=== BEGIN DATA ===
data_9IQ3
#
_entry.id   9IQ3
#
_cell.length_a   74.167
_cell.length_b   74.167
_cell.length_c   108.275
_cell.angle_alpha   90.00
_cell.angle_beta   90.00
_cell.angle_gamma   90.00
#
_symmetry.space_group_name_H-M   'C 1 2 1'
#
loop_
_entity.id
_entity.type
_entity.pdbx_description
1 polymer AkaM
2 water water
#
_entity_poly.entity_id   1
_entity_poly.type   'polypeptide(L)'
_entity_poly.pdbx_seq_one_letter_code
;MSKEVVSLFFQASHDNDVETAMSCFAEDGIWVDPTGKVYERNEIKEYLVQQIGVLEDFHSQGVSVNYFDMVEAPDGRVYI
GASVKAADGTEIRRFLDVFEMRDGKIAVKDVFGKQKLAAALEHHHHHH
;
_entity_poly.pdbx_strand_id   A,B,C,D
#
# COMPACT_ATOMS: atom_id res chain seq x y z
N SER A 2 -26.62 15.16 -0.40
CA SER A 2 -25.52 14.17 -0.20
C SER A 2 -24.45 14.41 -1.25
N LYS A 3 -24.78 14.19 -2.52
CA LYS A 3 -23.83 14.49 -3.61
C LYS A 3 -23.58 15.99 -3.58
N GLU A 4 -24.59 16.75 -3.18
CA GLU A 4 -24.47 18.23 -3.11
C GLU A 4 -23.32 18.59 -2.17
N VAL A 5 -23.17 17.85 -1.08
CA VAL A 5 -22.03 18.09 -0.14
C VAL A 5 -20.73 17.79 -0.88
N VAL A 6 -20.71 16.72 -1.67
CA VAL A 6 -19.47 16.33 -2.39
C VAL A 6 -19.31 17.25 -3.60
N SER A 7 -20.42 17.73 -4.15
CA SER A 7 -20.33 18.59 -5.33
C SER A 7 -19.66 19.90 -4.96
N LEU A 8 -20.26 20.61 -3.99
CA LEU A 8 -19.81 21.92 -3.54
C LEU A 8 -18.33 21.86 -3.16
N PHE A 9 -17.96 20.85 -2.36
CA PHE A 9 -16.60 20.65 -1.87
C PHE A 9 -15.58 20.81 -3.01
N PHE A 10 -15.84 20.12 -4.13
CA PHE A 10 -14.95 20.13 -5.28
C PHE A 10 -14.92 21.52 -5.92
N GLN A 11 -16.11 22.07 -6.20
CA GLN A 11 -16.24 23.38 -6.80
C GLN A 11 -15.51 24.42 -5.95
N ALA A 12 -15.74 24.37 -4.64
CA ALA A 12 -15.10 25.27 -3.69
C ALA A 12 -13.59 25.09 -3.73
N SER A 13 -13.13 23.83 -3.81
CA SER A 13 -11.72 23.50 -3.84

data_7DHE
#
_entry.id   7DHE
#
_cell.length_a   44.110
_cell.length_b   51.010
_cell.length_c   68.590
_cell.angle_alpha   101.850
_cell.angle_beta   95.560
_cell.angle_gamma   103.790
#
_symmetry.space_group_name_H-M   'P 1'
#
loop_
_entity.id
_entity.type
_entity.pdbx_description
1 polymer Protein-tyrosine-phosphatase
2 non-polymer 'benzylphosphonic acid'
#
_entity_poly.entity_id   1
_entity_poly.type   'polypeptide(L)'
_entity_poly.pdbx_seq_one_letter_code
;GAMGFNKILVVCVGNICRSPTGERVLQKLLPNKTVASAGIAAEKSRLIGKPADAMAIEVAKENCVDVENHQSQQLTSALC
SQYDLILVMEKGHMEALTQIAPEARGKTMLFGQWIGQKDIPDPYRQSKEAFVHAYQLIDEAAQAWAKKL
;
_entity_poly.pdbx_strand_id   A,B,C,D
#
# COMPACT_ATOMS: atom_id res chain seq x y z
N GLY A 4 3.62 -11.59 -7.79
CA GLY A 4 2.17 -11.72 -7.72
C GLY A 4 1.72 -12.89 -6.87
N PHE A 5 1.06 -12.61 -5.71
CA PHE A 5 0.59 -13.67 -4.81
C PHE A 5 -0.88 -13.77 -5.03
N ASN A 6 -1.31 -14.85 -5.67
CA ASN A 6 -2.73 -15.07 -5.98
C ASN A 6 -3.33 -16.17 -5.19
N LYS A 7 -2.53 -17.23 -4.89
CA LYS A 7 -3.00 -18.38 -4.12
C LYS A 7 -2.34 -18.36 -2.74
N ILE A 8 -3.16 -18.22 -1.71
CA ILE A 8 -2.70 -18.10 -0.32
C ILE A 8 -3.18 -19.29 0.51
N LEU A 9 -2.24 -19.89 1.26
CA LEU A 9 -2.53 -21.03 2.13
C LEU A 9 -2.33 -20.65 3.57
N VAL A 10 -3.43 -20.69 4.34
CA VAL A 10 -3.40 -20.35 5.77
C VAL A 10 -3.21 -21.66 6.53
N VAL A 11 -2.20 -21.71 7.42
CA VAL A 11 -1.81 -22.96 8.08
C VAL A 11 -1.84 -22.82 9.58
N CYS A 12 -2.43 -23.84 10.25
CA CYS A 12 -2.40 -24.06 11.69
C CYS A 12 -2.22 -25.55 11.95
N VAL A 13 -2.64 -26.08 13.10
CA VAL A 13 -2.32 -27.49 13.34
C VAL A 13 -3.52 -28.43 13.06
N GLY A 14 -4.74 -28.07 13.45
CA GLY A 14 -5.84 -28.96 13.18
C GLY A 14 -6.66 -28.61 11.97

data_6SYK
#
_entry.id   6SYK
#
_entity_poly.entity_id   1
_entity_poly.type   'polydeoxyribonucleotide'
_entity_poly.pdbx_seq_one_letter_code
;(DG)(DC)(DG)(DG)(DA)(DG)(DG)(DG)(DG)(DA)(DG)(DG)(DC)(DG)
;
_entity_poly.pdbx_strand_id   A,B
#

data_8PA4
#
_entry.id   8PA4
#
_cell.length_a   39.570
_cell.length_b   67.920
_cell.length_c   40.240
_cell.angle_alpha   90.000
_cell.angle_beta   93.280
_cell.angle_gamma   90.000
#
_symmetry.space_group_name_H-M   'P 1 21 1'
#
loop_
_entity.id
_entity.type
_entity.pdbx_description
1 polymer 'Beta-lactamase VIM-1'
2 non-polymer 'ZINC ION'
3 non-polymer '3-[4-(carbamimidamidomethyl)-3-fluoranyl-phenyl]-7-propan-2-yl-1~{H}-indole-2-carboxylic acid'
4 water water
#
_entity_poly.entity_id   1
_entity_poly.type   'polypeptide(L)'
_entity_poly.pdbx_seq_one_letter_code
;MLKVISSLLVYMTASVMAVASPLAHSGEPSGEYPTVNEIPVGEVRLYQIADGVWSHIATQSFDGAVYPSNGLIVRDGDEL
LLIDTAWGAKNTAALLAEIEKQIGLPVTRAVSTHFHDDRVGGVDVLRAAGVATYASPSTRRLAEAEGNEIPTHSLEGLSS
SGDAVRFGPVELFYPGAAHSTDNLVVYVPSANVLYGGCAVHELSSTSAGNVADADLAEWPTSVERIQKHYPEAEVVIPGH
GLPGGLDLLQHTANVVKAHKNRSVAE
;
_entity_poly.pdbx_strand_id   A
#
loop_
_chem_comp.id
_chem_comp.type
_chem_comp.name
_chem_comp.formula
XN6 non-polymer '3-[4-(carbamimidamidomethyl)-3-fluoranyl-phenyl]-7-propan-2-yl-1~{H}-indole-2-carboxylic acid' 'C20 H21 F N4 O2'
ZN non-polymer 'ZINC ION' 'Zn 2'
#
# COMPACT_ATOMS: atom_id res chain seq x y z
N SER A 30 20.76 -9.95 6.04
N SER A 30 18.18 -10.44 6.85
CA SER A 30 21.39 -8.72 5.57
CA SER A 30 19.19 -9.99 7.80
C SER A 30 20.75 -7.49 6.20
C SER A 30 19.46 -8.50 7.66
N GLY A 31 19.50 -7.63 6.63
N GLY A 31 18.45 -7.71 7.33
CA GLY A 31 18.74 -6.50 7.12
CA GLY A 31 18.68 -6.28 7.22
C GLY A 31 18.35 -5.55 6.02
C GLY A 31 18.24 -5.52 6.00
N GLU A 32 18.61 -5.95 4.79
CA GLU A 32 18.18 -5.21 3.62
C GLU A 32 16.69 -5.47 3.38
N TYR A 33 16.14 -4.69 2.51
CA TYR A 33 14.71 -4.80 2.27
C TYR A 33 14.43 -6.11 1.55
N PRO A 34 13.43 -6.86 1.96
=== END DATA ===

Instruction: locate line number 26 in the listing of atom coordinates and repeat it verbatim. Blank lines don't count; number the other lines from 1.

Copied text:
;